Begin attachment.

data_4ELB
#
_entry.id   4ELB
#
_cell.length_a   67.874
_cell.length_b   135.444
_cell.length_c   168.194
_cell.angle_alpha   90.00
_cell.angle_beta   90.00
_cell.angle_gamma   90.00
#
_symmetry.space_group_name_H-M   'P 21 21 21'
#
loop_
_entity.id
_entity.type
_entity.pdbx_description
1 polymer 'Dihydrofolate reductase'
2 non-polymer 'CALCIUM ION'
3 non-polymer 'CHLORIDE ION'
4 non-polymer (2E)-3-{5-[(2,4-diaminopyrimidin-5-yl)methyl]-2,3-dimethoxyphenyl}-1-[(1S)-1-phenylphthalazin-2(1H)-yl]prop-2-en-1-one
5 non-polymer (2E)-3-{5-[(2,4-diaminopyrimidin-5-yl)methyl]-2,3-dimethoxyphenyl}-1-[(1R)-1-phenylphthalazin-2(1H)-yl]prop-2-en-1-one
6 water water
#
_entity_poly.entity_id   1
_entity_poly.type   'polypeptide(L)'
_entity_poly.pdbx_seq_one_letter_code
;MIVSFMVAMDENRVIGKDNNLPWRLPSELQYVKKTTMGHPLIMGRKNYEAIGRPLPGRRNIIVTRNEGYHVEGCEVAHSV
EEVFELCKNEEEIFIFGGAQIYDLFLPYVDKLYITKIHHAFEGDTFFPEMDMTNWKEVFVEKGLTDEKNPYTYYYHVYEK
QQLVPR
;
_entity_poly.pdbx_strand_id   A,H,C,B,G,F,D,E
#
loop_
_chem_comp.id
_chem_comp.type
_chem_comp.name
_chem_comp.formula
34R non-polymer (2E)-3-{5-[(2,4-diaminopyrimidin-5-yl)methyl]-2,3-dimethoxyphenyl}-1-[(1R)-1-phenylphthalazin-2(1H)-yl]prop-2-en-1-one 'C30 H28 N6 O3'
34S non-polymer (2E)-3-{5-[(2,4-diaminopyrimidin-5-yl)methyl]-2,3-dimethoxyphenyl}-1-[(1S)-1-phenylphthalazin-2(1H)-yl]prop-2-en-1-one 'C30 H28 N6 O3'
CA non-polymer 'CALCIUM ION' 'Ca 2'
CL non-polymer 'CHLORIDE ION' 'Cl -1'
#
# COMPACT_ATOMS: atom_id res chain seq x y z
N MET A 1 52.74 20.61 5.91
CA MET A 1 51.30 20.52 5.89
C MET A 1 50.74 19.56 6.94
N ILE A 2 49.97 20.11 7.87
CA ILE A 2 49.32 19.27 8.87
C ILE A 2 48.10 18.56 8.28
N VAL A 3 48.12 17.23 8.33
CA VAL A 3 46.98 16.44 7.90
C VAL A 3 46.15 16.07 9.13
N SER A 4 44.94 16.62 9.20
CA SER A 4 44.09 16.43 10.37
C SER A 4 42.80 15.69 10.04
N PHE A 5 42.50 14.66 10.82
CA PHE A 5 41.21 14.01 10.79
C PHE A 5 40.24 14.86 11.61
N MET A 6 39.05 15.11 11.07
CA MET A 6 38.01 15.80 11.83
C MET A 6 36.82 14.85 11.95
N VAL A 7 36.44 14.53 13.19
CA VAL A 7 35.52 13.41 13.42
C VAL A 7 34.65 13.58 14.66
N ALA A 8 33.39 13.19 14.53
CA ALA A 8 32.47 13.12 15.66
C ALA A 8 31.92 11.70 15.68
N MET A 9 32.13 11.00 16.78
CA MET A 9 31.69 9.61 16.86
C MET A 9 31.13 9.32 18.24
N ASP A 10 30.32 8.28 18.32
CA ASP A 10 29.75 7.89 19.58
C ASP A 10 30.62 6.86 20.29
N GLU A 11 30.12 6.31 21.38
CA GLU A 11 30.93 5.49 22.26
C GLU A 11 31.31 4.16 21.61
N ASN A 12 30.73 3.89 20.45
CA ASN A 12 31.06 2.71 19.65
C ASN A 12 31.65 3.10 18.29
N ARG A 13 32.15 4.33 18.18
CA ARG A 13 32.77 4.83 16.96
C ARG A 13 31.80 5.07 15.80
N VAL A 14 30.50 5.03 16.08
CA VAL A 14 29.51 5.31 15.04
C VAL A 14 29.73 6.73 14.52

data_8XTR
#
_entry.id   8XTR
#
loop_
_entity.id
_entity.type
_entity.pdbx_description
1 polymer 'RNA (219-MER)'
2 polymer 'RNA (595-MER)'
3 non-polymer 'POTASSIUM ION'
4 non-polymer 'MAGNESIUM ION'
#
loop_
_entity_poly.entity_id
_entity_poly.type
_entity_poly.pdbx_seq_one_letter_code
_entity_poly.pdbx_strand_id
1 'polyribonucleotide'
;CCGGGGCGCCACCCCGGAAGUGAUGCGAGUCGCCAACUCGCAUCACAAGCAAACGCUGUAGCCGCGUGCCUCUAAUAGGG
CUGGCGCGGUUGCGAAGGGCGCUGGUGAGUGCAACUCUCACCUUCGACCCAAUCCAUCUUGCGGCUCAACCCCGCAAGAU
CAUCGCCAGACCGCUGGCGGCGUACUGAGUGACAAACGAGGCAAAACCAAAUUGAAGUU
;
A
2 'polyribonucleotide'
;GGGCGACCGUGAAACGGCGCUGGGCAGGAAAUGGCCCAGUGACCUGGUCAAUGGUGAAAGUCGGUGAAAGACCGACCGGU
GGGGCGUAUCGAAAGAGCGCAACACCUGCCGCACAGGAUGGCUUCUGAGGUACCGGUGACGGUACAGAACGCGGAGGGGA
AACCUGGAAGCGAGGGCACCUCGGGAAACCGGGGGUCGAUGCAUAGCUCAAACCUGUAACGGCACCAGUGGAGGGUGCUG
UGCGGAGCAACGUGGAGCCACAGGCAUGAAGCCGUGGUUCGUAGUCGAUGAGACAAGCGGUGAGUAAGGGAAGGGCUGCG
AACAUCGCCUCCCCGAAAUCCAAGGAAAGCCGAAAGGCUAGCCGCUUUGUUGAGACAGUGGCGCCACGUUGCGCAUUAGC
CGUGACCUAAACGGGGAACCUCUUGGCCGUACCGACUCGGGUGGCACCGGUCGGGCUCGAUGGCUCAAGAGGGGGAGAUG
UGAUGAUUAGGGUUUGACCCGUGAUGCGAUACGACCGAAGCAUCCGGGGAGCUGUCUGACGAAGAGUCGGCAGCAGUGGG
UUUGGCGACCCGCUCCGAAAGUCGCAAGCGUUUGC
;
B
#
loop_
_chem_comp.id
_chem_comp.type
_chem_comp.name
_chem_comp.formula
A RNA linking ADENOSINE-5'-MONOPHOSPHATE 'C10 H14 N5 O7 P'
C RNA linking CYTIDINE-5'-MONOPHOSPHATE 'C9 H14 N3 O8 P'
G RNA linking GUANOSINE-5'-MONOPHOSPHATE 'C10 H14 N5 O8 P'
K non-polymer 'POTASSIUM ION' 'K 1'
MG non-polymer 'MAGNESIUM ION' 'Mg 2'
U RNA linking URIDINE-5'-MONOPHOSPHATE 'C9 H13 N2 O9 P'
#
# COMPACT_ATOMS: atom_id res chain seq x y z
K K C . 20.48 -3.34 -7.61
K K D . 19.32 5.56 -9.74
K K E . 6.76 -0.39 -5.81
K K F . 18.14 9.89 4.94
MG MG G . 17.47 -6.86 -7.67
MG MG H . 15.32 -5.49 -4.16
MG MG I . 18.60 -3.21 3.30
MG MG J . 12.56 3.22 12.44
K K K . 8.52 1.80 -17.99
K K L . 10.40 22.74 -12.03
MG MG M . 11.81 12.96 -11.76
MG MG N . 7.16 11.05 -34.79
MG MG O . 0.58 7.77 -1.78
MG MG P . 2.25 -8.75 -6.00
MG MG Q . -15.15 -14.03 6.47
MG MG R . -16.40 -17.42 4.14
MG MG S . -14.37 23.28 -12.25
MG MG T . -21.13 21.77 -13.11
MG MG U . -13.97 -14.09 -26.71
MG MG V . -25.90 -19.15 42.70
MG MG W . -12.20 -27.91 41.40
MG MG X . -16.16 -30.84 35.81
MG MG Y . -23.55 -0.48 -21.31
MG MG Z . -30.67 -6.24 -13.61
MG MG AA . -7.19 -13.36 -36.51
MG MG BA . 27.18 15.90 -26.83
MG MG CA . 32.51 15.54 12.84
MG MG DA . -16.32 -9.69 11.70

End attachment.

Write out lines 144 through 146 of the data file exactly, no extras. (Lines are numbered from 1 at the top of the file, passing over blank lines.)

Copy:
K K K . 8.52 1.80 -17.99
K K L . 10.40 22.74 -12.03
MG MG M . 11.81 12.96 -11.76